British University Experiment Shows Risk of Flash Flooding After Drought
An experiment by a scientist at England’s University of Reading seeks to show how the risk of flash floods increases from heavy rain after a period of drought.
Dr Rob Thompson uploaded a video to YouTube this week showing that it takes longer for water to soak into dry grass after a heat wave than into wet grass or grass in normal summer conditions.
The experiment “shows just how long it takes water to soak into parched ground, illustrating why heavy rainfall after a #drought can be dangerous and might lead to flash floods,” the university said on its Twitter account.
The video shows three clear plastic cups filled with water, on patches of grass mimicking wet grass, “normal summer” grass, and grass after a heat wave. The wet-grass water drains quickly, while water in the cup demonstrating a normal summer trickles down slowly but steadily, and the “after heat wave” cup looks nearly stagnant.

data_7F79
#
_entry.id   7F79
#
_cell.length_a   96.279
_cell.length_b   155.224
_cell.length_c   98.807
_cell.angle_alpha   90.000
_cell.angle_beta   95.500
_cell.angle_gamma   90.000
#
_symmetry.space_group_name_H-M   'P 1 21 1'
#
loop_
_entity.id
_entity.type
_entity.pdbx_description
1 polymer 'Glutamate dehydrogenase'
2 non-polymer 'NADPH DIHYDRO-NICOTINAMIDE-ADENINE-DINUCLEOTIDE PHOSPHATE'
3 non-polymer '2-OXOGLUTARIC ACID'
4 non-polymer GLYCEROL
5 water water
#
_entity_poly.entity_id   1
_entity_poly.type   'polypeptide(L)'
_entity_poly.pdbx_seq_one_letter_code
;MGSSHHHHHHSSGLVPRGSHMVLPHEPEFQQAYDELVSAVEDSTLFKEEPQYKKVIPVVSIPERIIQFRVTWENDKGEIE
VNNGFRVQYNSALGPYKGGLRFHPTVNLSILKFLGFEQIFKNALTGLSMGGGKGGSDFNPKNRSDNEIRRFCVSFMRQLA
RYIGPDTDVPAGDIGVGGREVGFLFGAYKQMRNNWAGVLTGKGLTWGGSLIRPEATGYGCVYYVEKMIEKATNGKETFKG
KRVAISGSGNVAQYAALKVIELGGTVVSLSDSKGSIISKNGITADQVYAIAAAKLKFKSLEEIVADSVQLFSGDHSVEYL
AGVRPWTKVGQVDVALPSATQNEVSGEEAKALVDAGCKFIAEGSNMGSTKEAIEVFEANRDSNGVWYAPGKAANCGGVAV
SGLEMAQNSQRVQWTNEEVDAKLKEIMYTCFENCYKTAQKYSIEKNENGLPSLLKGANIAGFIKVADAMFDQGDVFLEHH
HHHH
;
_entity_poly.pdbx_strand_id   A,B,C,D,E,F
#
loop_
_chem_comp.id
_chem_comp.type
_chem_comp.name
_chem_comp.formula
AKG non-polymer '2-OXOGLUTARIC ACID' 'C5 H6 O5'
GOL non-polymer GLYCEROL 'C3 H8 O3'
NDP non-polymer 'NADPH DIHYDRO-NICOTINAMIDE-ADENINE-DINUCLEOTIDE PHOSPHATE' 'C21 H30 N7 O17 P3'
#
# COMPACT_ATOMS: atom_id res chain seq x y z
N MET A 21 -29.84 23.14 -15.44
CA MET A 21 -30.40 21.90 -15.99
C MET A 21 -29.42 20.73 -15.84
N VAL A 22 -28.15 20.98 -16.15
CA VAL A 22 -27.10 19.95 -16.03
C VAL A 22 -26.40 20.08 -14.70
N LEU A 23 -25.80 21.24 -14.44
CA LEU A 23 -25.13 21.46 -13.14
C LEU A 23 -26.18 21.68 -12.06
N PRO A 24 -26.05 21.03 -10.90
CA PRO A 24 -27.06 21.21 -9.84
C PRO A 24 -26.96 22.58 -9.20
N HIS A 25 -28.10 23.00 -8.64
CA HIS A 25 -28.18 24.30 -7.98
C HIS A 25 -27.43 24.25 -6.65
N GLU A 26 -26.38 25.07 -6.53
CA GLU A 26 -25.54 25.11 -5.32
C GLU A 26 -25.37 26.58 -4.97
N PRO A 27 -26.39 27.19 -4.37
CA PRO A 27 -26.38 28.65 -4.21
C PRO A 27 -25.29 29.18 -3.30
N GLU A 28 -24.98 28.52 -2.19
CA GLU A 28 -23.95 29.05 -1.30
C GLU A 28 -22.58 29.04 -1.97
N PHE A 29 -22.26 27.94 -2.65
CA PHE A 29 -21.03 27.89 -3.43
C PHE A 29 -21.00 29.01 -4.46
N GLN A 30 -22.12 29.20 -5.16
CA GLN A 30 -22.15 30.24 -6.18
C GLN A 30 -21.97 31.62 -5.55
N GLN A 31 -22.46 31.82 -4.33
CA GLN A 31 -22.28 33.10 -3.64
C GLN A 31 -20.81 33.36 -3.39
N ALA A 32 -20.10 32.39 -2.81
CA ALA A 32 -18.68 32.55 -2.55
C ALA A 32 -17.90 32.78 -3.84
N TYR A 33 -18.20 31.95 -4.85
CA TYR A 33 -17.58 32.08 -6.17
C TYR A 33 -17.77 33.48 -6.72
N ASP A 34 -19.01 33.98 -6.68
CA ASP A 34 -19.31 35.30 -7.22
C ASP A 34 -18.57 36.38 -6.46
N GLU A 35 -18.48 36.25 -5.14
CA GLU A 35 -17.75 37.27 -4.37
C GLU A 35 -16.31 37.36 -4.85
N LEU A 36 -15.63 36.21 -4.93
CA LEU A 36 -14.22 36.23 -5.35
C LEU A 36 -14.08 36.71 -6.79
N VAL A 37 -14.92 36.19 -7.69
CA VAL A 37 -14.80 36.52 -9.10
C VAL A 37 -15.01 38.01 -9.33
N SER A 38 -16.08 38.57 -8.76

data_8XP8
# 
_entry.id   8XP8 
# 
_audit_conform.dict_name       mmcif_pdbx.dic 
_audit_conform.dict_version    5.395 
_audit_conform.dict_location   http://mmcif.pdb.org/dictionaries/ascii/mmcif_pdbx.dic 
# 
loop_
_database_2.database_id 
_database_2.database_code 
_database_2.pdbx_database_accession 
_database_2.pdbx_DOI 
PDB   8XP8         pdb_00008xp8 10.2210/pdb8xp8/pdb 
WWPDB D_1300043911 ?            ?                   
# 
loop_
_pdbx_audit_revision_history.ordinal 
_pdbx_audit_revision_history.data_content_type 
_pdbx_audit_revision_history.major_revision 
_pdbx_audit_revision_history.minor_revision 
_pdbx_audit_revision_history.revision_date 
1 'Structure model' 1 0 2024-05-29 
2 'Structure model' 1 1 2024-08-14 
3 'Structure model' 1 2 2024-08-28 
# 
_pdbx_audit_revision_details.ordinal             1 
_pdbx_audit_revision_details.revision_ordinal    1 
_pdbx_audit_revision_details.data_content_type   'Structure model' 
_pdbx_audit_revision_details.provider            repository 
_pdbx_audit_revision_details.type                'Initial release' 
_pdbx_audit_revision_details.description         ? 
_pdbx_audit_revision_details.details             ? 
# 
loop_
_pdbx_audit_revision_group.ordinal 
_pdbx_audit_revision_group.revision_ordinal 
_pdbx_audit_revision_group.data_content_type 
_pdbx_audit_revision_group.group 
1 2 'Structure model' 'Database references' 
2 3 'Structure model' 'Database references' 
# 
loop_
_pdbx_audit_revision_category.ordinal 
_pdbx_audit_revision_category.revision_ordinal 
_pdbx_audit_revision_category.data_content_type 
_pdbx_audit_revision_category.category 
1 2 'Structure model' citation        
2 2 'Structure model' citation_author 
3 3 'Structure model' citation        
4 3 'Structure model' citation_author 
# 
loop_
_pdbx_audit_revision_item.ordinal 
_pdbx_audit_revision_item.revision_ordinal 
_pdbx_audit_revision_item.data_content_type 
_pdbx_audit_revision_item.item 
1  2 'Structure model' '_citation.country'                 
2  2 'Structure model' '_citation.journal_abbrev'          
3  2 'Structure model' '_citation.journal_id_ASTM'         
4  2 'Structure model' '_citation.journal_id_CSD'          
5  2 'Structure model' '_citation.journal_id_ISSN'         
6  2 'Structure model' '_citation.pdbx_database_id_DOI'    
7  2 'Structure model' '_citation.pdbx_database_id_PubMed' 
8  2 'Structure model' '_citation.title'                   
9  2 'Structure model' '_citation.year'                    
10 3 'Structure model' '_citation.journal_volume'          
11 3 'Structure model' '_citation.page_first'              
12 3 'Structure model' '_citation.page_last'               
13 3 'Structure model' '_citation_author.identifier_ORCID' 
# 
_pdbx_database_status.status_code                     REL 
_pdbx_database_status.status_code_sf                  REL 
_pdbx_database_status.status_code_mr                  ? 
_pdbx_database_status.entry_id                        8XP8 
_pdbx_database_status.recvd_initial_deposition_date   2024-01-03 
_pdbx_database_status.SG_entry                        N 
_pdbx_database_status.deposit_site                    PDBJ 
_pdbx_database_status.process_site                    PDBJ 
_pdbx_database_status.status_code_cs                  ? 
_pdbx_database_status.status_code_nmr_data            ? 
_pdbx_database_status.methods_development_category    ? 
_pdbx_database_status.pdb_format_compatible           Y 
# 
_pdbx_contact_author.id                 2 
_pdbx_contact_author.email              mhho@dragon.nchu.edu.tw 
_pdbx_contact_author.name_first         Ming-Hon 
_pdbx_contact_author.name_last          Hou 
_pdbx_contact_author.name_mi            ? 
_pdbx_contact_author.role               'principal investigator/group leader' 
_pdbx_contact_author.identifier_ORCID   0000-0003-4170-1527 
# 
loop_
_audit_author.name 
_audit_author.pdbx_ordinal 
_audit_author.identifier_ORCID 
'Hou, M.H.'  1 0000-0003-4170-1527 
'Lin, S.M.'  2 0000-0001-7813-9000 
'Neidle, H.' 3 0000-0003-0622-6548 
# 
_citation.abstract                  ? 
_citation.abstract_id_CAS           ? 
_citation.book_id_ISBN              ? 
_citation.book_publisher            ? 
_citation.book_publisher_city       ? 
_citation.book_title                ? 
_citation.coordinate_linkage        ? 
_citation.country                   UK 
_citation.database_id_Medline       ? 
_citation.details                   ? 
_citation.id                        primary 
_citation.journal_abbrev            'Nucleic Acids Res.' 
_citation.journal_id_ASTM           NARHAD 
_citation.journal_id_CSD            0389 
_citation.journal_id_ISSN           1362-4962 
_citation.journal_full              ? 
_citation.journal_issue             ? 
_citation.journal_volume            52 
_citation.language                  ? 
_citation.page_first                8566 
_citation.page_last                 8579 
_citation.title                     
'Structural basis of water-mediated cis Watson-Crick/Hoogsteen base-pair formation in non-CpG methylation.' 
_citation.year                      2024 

“Damp grass takes 9 seconds, moist grass (more like normal in summer) 52 seconds, parched grass (most this year) looked likely to take at least 15 minutes … but I got bored,” Thompson wrote.
Credit: Dr Rob Thompson/University of Reading via Storyful
Original video: https://www.youtube.com/watch?v=CyGmRaadsPE
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